Amazon's cloud may have been a cheap platform for PlayStation hack
Breach may be the first time a cloud service blamed for attack
- By Kathleen Hickey
- May 18, 2011
A major hack of Sony’s PlayStation Network that reportedly came via Amazon’s Elastic Compute Cloud (EC2) service has become a wake-up call for government officials and IT personnel to take cloud security issues seriously.
The FBI will likely investigate Amazon’s network to determine what happened, and identify the attackers and their funding source, said E.J. Hilbert, president of security company Online Intelligence and former FBI cyber-crime investigator, Bloomberg reported. Bloomberg, citing an unidentified source, reported the hacker’s use of Amazon’s EC2 for the hack in the same article.
The hack, in which the attackers accessed personal data from more than 100 million customer accounts for PSN and Sony's Qriocity streaming video and music service in April, is the first acknowledged time a cloud service has been used to wage an attack, reported Popular Science.
The PlayStation Network is still not fully up and running. And even though Sony has hired three security firms to investigate and is working with law enforcement officials, including the FBI, Sony CEO Howard Stringer said “he can't guarantee the security of its videogame network or any other Web system in the ‘bad new world’ of cyber crime,” according to a report in the Wall Street Journal. Stringer further warned that the global financial system, the power grid and air traffic control systems were also all vulnerable to similar attacks.
The hack is actually one of two the network is dealing with – a new exploit occurred the morning of May 18, reported gaming website Nylevia. The new attack uses an account’s e-mail address and user’s date of birth to change the account password.
Security experts agree on the cloud’s current security vulnerabilities.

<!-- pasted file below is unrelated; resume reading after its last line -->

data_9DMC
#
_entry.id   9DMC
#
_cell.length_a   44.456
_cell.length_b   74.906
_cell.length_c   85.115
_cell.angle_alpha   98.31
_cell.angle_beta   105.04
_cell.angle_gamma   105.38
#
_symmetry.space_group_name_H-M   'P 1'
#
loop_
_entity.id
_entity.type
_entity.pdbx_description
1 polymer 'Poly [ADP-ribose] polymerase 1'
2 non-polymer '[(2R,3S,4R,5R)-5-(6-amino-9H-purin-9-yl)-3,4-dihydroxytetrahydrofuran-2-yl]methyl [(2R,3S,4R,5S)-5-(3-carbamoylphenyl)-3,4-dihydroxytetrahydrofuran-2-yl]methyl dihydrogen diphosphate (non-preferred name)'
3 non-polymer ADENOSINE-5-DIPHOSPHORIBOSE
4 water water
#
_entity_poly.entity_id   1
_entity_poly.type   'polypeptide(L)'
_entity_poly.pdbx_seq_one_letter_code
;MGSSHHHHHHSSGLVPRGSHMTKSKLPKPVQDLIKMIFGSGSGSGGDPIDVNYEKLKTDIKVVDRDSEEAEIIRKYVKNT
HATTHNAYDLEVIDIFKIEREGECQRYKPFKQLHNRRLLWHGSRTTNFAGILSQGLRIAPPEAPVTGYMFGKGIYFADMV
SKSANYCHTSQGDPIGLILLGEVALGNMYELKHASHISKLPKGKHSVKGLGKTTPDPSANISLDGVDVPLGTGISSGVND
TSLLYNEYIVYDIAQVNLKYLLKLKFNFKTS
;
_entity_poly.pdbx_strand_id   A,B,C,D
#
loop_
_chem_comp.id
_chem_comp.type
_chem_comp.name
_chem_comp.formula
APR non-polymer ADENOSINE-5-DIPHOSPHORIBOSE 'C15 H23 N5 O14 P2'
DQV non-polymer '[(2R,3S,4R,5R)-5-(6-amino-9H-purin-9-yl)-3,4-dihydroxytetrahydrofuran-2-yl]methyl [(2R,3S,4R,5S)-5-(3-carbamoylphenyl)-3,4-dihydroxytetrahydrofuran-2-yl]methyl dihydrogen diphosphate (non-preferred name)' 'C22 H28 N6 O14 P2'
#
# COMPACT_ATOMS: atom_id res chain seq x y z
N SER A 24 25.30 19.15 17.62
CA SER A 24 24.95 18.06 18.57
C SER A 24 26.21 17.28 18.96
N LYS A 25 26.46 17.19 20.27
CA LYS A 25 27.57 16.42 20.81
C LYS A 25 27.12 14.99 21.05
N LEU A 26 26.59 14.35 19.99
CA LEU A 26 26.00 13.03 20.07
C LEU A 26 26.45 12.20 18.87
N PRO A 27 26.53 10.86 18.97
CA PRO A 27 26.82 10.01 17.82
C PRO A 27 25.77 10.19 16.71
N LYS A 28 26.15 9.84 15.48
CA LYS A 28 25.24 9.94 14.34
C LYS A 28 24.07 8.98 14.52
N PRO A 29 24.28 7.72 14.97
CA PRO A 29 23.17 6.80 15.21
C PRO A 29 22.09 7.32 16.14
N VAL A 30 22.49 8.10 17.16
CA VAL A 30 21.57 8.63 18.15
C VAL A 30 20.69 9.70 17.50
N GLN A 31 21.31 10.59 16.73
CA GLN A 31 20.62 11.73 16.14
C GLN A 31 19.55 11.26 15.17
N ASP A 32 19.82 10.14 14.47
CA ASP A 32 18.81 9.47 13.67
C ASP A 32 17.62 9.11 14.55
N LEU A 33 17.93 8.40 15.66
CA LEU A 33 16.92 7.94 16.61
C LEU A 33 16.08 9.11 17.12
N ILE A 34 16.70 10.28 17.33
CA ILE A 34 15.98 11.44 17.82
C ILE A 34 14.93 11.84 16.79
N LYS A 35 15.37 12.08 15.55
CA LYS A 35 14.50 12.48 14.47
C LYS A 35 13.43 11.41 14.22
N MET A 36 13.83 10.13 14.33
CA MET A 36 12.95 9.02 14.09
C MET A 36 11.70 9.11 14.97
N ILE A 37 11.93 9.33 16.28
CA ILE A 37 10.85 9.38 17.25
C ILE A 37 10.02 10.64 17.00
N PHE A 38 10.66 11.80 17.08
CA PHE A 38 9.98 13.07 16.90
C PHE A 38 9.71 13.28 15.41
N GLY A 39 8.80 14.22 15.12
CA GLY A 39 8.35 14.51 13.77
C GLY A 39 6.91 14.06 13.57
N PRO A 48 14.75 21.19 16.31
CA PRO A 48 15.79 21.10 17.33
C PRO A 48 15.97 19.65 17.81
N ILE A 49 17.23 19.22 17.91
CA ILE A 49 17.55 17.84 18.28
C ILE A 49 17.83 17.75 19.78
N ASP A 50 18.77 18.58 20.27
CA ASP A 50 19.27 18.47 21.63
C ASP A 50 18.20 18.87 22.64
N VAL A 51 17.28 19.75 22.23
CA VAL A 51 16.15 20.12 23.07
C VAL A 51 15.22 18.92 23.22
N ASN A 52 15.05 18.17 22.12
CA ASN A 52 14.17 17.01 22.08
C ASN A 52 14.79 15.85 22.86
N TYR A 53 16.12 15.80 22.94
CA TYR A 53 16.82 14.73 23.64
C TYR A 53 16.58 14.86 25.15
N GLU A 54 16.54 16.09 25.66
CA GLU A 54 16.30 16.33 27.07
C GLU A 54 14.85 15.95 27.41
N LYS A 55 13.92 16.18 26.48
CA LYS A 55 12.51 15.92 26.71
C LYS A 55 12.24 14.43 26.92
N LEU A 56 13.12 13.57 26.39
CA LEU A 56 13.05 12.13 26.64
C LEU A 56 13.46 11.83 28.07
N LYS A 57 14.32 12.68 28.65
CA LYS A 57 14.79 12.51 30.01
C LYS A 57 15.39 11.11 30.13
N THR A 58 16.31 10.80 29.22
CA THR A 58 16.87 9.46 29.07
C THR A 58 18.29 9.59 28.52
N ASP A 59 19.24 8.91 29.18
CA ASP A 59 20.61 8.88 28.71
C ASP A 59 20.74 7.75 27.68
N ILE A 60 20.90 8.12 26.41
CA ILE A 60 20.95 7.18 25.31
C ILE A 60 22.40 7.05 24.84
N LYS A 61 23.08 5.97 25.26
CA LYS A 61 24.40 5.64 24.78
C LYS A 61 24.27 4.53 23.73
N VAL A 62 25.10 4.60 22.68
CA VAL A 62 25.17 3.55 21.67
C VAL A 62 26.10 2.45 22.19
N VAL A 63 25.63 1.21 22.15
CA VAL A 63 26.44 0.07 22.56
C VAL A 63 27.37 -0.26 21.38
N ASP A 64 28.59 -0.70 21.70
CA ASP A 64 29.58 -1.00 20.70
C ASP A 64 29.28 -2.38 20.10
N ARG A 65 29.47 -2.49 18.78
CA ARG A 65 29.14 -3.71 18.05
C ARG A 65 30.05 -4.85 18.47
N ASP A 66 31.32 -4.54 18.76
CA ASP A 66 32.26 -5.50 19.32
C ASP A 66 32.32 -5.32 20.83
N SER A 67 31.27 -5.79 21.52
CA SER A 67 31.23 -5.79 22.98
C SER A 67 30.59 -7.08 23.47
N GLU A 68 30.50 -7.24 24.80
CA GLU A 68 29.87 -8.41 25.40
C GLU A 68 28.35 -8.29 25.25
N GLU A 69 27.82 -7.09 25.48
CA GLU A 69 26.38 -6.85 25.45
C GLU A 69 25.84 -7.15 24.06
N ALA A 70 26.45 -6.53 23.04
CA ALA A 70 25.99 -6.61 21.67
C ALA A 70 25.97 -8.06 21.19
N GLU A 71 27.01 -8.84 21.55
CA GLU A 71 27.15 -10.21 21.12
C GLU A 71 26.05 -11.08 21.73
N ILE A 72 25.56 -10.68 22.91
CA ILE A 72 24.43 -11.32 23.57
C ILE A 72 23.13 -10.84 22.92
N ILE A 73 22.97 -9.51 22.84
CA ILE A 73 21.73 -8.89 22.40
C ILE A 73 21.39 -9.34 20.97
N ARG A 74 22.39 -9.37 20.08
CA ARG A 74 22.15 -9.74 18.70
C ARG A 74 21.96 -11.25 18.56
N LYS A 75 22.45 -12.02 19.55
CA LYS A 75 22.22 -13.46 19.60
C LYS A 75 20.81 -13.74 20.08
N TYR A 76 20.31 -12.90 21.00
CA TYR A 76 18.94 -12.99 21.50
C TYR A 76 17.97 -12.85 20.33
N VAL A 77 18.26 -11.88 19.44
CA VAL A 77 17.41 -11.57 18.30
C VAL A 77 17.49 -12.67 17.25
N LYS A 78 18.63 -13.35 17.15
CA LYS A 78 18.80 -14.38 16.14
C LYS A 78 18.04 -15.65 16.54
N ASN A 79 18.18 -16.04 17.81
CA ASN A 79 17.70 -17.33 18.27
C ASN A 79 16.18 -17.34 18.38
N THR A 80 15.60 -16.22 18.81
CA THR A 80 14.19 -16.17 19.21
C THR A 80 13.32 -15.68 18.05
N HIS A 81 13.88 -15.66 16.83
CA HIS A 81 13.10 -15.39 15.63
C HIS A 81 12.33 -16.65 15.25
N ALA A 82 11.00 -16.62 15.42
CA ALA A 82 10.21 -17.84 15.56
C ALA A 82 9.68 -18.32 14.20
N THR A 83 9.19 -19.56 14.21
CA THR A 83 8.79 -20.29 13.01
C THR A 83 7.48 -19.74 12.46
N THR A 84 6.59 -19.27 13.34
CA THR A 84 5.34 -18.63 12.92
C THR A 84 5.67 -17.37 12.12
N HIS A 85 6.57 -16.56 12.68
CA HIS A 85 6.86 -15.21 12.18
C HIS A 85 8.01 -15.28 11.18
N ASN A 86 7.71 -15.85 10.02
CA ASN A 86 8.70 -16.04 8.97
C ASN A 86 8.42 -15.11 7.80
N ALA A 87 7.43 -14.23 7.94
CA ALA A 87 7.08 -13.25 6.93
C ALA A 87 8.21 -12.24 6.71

“Anyone can go get an Amazon account and use it anonymously,” Pete Malcolm, CEO of data management company Abiquo, told Bloomberg. “Realistically, Amazon can’t do anything to prevent it....There is no way of telling who’s a good guy and who’s a bad guy.”
The hackers purchased time on Amazon’s cloud – Amazon charges 28 cents per minute for the service – to gain access to Sony’s PlayStation network, making it an affordable and easy cyber crime attack method.
Sony’s chairman, in a letter to Congress, earlier said that a distributed denial-of-service attack, possibly by the hacker group Anonymous, played a part in the breach.
The hack happened about the same time that part of Amazon’s network went down for two days, taking with it several popular social networking sites, the Energy Department’s OpenEI.org site, and others, GCN reported. The Recovery Accountability and Transparency Board’s Recovery.gov site, also hosted by Amazon’s affected cloud, switched to a new location as part of its backup plan and stayed in operation.
Not only is it easy for hackers to gain access to cloud networks, they are much harder to catch than if they were hacking from their own computer system, Malcolm said. Plus, the ability to use multiple servers in the cloud makes many tasks, such as cracking passwords, easier, Ray Valdes, an analyst at Gartner Inc., told Bloomberg.
Cloud security has long been ignored by vendors and customers alike. A recent report issued by the Ponemon Institute, sponsored by CA Technologies, found that the vast majority of cloud service providers -- 73 percent of U.S. service providers and 75 percent of European providers responding to the survey -- said their cloud services did not substantially protect and secure confidential or sensitive information, GCN reported.
A major reason security has gotten short shrift? It’s not a high priority for customers. According to polled vendors, the primary reason customers purchased their solution was cost reduction (91 percent), ease of deployment (79 percent) and improved customer service (37 percent).